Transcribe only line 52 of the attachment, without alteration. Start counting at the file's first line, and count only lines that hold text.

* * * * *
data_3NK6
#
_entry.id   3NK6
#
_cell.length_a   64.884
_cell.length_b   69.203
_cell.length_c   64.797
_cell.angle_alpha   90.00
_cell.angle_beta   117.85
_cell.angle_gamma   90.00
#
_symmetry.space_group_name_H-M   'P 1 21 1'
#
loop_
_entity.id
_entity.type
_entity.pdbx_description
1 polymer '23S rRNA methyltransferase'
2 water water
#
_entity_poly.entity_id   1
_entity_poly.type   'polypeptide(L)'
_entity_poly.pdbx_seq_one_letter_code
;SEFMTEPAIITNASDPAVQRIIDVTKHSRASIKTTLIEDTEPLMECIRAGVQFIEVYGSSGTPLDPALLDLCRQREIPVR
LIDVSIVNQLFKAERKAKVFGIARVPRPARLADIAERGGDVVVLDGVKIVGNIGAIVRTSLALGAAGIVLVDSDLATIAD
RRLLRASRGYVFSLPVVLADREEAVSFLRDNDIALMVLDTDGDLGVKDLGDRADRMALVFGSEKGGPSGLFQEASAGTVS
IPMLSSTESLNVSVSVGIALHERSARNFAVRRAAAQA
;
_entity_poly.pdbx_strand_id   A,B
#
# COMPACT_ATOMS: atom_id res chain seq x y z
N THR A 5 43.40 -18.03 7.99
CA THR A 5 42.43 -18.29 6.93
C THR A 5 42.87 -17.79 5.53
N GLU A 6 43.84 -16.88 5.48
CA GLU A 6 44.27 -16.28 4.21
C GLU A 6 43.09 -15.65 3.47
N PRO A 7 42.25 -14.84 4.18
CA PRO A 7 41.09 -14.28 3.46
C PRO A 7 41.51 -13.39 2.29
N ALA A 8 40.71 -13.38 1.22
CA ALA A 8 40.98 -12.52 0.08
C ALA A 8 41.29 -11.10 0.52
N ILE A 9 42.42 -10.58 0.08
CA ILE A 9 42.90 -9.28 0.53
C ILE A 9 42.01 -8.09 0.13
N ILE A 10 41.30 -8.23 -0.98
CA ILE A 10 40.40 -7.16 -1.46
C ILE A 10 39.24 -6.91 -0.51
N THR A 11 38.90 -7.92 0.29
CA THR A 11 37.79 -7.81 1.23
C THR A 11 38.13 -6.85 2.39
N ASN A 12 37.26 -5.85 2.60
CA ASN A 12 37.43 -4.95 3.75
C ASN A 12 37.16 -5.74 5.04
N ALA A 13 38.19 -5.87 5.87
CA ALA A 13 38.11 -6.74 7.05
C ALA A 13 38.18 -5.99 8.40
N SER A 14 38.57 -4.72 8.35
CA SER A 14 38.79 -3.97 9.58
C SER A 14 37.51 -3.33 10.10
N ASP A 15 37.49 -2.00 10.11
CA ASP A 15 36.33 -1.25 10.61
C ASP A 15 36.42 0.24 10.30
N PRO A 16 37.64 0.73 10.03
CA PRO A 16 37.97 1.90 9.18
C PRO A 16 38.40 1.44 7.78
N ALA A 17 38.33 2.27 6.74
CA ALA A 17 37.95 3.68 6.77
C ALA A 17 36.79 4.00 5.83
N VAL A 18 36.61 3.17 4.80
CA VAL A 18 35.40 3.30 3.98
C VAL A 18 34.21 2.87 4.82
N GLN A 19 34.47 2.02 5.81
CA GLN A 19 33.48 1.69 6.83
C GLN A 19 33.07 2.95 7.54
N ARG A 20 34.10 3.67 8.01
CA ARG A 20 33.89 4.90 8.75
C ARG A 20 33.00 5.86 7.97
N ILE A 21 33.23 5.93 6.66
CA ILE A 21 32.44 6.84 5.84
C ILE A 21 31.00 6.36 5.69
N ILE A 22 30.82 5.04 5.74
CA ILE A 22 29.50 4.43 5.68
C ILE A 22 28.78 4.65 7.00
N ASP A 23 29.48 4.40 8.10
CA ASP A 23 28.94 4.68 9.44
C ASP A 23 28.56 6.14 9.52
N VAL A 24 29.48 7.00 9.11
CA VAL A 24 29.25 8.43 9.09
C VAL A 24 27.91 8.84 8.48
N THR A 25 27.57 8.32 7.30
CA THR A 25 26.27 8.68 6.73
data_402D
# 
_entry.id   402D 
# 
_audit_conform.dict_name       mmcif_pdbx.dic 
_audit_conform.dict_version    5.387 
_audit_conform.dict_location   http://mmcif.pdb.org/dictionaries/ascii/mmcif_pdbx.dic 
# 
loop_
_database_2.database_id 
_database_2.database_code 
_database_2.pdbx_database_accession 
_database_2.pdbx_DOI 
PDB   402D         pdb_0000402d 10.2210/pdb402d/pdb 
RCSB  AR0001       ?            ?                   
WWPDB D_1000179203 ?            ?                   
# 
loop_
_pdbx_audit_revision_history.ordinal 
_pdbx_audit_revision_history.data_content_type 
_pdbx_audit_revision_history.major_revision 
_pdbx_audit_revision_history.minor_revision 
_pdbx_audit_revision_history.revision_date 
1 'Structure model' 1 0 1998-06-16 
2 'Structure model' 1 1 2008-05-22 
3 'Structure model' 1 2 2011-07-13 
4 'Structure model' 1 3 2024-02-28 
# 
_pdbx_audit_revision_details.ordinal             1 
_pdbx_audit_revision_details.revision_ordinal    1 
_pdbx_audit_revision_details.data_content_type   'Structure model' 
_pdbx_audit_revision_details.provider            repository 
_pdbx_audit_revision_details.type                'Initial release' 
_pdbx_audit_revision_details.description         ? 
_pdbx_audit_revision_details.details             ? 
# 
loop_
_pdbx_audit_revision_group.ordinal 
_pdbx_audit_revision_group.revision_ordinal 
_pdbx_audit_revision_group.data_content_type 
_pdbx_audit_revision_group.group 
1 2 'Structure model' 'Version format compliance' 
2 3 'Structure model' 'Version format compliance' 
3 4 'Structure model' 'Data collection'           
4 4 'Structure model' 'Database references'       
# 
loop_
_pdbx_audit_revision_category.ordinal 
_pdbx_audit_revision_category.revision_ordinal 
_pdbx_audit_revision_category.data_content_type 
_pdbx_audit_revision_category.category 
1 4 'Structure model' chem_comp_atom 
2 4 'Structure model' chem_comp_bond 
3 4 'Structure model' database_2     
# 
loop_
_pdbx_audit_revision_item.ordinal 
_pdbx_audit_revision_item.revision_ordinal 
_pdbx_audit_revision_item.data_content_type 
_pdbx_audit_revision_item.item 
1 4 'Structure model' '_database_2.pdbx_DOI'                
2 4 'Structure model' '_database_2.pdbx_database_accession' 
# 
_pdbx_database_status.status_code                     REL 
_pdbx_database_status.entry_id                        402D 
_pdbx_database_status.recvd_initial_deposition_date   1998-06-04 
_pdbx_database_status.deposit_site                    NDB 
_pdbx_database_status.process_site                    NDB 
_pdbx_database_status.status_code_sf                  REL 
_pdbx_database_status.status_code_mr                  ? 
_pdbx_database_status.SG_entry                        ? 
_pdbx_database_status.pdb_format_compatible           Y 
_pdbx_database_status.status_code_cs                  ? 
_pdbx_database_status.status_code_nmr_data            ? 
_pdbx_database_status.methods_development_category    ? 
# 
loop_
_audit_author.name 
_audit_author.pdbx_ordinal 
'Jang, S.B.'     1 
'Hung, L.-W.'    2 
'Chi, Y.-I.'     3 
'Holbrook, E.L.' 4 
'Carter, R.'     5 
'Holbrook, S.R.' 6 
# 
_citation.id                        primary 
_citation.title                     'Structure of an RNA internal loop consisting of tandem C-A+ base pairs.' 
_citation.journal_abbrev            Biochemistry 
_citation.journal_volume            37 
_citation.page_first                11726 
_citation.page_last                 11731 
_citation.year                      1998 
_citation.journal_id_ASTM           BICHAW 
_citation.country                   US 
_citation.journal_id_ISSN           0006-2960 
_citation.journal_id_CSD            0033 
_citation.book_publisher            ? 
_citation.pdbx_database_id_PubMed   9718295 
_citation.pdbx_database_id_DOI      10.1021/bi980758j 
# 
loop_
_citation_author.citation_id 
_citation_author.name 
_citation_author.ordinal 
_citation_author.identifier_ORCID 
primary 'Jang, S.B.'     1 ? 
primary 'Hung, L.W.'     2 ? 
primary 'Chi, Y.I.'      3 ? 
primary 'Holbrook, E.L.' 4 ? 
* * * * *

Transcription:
C THR A 11 38.13 -6.85 2.39